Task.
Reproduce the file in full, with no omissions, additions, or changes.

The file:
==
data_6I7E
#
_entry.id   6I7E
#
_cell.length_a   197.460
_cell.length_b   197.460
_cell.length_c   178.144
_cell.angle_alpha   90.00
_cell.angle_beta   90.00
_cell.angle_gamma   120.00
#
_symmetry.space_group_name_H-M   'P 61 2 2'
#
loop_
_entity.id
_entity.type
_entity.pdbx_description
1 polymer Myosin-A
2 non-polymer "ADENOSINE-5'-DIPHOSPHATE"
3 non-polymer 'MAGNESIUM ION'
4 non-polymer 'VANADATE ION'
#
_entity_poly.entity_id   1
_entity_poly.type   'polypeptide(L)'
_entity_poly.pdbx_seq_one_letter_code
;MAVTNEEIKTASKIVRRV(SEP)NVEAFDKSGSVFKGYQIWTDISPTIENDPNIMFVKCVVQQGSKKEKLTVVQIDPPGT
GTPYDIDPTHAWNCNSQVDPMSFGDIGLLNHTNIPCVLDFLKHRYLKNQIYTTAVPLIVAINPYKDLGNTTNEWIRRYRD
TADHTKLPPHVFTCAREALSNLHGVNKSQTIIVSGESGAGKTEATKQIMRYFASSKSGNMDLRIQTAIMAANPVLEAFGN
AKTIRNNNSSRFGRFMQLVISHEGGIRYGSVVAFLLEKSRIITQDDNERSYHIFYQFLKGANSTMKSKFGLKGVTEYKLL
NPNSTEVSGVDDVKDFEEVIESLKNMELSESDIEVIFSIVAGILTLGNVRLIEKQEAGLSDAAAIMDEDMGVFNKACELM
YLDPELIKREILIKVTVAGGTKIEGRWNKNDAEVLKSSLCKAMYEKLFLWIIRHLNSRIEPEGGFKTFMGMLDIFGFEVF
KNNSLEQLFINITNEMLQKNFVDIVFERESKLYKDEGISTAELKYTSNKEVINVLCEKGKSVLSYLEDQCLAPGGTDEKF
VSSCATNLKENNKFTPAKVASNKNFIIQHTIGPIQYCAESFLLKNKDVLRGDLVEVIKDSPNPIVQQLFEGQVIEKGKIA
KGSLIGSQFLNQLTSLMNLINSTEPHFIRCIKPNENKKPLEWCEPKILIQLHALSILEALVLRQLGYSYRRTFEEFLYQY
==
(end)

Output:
data_6I7E
#
_entry.id   6I7E
#
_cell.length_a   197.460
_cell.length_b   197.460
_cell.length_c   178.144
_cell.angle_alpha   90.00
_cell.angle_beta   90.00
_cell.angle_gamma   120.00
#
_symmetry.space_group_name_H-M   'P 61 2 2'
#
loop_
_entity.id
_entity.type
_entity.pdbx_description
1 polymer Myosin-A
2 non-polymer "ADENOSINE-5'-DIPHOSPHATE"
3 non-polymer 'MAGNESIUM ION'
4 non-polymer 'VANADATE ION'
#
_entity_poly.entity_id   1
_entity_poly.type   'polypeptide(L)'
_entity_poly.pdbx_seq_one_letter_code
;MAVTNEEIKTASKIVRRV(SEP)NVEAFDKSGSVFKGYQIWTDISPTIENDPNIMFVKCVVQQGSKKEKLTVVQIDPPGT
GTPYDIDPTHAWNCNSQVDPMSFGDIGLLNHTNIPCVLDFLKHRYLKNQIYTTAVPLIVAINPYKDLGNTTNEWIRRYRD
TADHTKLPPHVFTCAREALSNLHGVNKSQTIIVSGESGAGKTEATKQIMRYFASSKSGNMDLRIQTAIMAANPVLEAFGN
AKTIRNNNSSRFGRFMQLVISHEGGIRYGSVVAFLLEKSRIITQDDNERSYHIFYQFLKGANSTMKSKFGLKGVTEYKLL
NPNSTEVSGVDDVKDFEEVIESLKNMELSESDIEVIFSIVAGILTLGNVRLIEKQEAGLSDAAAIMDEDMGVFNKACELM
YLDPELIKREILIKVTVAGGTKIEGRWNKNDAEVLKSSLCKAMYEKLFLWIIRHLNSRIEPEGGFKTFMGMLDIFGFEVF
KNNSLEQLFINITNEMLQKNFVDIVFERESKLYKDEGISTAELKYTSNKEVINVLCEKGKSVLSYLEDQCLAPGGTDEKF
VSSCATNLKENNKFTPAKVASNKNFIIQHTIGPIQYCAESFLLKNKDVLRGDLVEVIKDSPNPIVQQLFEGQVIEKGKIA
KGSLIGSQFLNQLTSLMNLINSTEPHFIRCIKPNENKKPLEWCEPKILIQLHALSILEALVLRQLGYSYRRTFEEFLYQY